After the Teifi, we drove the ten miles or so further down the coast to Newport in the hope of seeing the Cattle Egret that had been feeding in the area for the last week or so. As an aside whilst at university in Aberystwyth my house mate once caught a bus to Newport to get his passport sorted. Only when he arrived at a tiny village did he realise that he had traveled to the wrong Newport! To be honest I wasn't expecting any success given that I didn't really know where to look and the recent sightings had mostly been as the bird came into roost in the evenings. Fortunately the first road we turned down led to a bridge over the estuary. Within minutes of stopping an Egret flew into view over the nearby hill before disappearing from sight. The feet hadn't looked yellow to me (a sure sign that it wasn't a Little Egret) but at such distance I couldn't be sure. I needn't have worried though as the bird flew back into view and landed on the estuary just up from the bridge. Low and behold it was the infamous Cattle Egret. The bird spent the next half an hour or so feeding on the marsh unfortunately a bit too far away for my lens, so you will have to excuse the quality of the photos accompanying this post. Not a bad end to a very successful weekend.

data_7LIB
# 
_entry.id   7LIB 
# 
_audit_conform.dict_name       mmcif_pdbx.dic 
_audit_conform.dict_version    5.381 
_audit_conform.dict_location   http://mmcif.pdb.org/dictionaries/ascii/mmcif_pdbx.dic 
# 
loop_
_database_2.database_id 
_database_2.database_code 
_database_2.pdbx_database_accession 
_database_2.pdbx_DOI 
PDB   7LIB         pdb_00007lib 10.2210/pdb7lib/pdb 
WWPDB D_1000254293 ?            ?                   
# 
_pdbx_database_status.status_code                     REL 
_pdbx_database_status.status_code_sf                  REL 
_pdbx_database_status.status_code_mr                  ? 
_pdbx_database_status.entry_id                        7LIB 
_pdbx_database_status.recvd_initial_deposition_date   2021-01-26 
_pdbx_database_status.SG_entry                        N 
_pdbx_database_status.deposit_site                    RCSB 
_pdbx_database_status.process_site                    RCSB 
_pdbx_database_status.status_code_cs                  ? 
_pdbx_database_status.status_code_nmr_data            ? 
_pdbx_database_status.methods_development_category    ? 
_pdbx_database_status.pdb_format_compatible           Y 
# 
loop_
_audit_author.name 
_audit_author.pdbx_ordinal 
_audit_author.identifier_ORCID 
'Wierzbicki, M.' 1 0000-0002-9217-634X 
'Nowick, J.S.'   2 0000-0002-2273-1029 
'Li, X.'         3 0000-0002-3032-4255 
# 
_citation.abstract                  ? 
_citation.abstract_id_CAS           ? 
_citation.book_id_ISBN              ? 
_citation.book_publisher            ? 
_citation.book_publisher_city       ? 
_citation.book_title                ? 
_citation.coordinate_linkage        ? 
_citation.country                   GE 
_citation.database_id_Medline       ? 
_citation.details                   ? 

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Spring Is Here

Saturday, March 21, 2009 Adam Tilt 0 Comments


Today dawned and for the first time this year the sky was clear and it was actually warm. To take advantage of the weather I decided it was time to do a decent length walk down on the Gower. We started off at Penrice castle, headed along the coast past Oxwich Bay and on to Three Cliffs. The return route took us inland along Cefn Bryn, which is what I like to think of as the spine of the Gower. The weather was incredibly hazy but I managed to get a few pictures. A return visit is on the cards so hopefully I will be able to properly portray the majesty of the views. On a clear day you should be able to see pretty much all of the Gower with the exception of the area towards Rhossili. Maybe a panorama is on the cards?